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Death Sentence From Libya

DW staff (als)December 20, 2006

Libya's sentencing of five Bulgarian nurses and a Palestinian doctor to death for allegedly spreading the AIDS virus among children has European commentators up in arms. Bulgaria has support from EU member states.

Some Libyans in Tripoli approve of Tuesday's verdictImage: AP

"The command has been carried out," according to Bonn's General-Anzeiger. "Just recently, Libyan leader Muammar Gadhafi repeatedly made public demands that the five Bulgarian nurses be punished. His motives are clear: After the compensation payments running into the millions to the relatives of the 270 victims who died in the 1988 Pan Am airliner bombing over Lockerbie, Scotland, for which Libya has claimed responsibility, and for the 1986 'La Belle' disco bombing in Berlin, he needs political leverage against the West as it tries to cozy up to the North African country."

The Rennes-based French paper Oest-France commented that "it's an abominable story in which the five Bulgarian nurses and the Palestinian doctor have been tied up in Libya. It is also an absurd tale. From the beginning it has been evident that the Libyan government would try to deflect criticism of its country by turning foreigners in the country into scapegoats to carry the burden of its own failures… Yet it was the government in Tripoli which allowed the situation in its hospitals to deteriorate so badly that it prompted the AIDS epidemic. Libya wanted the death sentences from the very beginning in order to gain favor among its own population. And: in order to get more funds from the EU to care for the sick children. A horrible form of blackmail…," the paper surmised.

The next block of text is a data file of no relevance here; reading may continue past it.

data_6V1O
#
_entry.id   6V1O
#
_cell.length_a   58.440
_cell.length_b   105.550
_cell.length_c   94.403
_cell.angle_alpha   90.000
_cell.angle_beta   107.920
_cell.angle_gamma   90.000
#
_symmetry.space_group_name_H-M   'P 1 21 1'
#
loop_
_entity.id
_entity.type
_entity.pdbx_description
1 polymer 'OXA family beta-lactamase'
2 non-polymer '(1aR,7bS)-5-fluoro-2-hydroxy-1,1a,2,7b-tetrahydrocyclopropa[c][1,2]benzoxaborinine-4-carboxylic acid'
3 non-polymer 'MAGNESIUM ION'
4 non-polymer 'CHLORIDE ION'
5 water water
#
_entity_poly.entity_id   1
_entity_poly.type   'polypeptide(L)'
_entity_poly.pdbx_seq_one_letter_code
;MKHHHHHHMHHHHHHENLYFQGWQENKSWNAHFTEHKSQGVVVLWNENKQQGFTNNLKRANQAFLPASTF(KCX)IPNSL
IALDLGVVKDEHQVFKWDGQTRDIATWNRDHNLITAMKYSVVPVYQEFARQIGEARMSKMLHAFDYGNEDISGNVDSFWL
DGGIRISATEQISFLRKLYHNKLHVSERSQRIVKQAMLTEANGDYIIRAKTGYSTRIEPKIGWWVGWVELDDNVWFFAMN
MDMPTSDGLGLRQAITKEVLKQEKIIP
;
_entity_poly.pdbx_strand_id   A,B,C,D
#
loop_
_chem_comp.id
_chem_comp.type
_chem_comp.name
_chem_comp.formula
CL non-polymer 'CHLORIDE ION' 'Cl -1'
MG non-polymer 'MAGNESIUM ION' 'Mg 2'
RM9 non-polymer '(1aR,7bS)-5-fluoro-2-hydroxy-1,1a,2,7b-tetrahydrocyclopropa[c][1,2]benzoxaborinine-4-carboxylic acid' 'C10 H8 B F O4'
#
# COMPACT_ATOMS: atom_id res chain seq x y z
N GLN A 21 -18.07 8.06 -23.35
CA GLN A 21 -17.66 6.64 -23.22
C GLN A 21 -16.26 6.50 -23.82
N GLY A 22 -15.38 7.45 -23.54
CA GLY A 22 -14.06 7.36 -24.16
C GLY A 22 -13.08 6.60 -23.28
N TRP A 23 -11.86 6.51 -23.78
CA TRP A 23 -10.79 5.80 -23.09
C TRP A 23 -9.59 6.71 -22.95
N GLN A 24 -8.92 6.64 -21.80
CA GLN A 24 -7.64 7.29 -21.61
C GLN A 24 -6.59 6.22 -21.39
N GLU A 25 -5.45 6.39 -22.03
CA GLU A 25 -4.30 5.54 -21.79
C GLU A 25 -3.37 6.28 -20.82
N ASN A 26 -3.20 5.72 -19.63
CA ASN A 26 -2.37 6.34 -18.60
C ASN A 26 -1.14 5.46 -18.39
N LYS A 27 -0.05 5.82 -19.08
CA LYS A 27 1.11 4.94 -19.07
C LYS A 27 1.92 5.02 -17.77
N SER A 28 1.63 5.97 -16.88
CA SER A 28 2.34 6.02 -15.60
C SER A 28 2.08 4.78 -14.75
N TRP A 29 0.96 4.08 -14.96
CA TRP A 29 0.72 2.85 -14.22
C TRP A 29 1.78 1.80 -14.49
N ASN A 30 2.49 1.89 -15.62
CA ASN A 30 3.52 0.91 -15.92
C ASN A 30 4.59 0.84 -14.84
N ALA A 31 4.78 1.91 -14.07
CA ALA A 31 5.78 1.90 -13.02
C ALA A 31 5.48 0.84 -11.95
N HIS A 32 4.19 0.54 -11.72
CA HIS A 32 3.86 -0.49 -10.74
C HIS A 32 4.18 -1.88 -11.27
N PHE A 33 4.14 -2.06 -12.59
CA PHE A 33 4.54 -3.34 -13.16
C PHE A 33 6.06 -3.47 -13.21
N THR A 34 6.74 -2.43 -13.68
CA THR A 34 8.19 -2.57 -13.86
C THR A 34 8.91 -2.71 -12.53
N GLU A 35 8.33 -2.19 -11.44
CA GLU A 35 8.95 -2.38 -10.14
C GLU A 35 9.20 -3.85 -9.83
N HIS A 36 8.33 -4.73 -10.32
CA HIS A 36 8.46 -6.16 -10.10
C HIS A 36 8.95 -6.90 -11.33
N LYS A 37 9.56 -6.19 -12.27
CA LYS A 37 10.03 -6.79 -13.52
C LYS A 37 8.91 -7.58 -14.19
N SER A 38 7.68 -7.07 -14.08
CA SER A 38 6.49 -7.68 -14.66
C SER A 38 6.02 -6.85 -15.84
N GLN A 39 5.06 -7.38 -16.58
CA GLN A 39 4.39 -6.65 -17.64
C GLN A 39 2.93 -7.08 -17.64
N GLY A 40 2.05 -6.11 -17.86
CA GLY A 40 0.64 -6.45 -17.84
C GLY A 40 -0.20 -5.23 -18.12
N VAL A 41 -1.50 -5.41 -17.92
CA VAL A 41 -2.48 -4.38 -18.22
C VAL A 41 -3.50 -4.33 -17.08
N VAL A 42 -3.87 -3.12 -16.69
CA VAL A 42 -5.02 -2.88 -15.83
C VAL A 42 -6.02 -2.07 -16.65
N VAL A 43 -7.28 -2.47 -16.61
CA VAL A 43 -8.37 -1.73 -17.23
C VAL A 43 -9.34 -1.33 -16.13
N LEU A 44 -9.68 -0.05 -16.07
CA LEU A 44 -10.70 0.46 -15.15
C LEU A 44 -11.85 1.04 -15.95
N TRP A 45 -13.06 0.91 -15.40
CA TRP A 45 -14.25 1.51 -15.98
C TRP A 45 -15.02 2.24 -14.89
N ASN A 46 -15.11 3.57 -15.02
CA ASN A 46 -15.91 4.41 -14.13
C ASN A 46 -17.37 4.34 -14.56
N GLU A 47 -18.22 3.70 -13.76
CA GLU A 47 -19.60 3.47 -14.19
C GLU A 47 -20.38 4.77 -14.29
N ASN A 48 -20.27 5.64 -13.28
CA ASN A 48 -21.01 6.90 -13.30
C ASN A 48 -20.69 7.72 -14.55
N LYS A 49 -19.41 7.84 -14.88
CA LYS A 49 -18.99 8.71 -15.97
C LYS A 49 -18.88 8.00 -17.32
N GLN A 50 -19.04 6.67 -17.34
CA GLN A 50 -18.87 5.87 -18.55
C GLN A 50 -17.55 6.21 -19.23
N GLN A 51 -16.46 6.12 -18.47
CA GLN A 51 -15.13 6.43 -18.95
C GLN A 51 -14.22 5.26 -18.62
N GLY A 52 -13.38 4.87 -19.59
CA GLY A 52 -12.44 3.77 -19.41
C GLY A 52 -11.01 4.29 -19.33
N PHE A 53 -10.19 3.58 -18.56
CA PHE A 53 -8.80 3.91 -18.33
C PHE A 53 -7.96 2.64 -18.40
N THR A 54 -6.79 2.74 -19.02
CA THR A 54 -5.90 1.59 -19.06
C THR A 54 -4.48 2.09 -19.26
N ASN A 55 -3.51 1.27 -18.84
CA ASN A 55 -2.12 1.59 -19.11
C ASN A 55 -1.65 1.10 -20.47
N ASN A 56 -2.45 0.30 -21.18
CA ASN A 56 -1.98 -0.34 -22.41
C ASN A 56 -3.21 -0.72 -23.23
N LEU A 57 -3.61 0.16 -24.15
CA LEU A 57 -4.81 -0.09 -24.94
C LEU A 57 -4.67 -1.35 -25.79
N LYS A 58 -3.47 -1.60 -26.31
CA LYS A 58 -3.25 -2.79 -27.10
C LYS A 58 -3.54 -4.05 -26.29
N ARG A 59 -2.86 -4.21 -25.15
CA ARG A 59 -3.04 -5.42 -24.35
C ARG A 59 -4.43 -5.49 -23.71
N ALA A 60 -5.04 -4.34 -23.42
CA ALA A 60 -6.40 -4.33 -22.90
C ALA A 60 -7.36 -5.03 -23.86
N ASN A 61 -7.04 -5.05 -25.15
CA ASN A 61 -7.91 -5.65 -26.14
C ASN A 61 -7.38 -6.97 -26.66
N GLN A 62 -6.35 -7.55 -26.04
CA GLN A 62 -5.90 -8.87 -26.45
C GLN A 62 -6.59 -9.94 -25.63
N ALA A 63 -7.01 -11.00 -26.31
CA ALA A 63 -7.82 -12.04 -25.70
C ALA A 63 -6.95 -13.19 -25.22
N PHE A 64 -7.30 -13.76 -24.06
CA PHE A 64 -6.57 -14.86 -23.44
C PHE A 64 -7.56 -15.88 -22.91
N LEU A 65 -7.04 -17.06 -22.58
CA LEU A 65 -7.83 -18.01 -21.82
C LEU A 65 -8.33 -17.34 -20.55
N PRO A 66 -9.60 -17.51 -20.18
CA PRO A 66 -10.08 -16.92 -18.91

"Libya's sentencing of the five Bulgarian nurses and the Palestinian doctor to death was an act of cynicism," Paris' daily Liberation said. "People know that the Libyan children were infected with HIV before the foreign medical personnel arrived in the country."

Muammar Gaddafi
Libyan leader Muammar GadhafiImage: picture-alliance/dpa

London's Times took a pragmatic approach. "The West had hoped that when Libya decided to give up its mass destruction weapons program in 2003, the path was paved for a quick return to normal relations. There was hope that investments would rise and cultural exchange would be possible… This death sentence shows that the rehabilitation of Libya will occur neither quickly, nor painlessly," the paper wrote.

Switzerland's Neue Zürcher Zeitung broadened the perspective when its commentator wrote that "the European Union will likely not just consider the death sentence given to the six medics a step back, but more even so, to be a slap in the face. Since last year, the EU has been helping Libya try to get its AIDS epidemic under control through an expensive plan of action."

"A scandalous verdict, even if it will very likely not be carried out," Austria's Salzburger Nachrichten speculated. "Inner political peace was more important to Muammar Gaddafi than justice and harmony with the West. That the EU, which Bulgaria will join in January, will take a more critical approach toward Libya following this unjust verdict is unlikely. After all, the North African desert nation is one of Europe's most important oil and gas suppliers."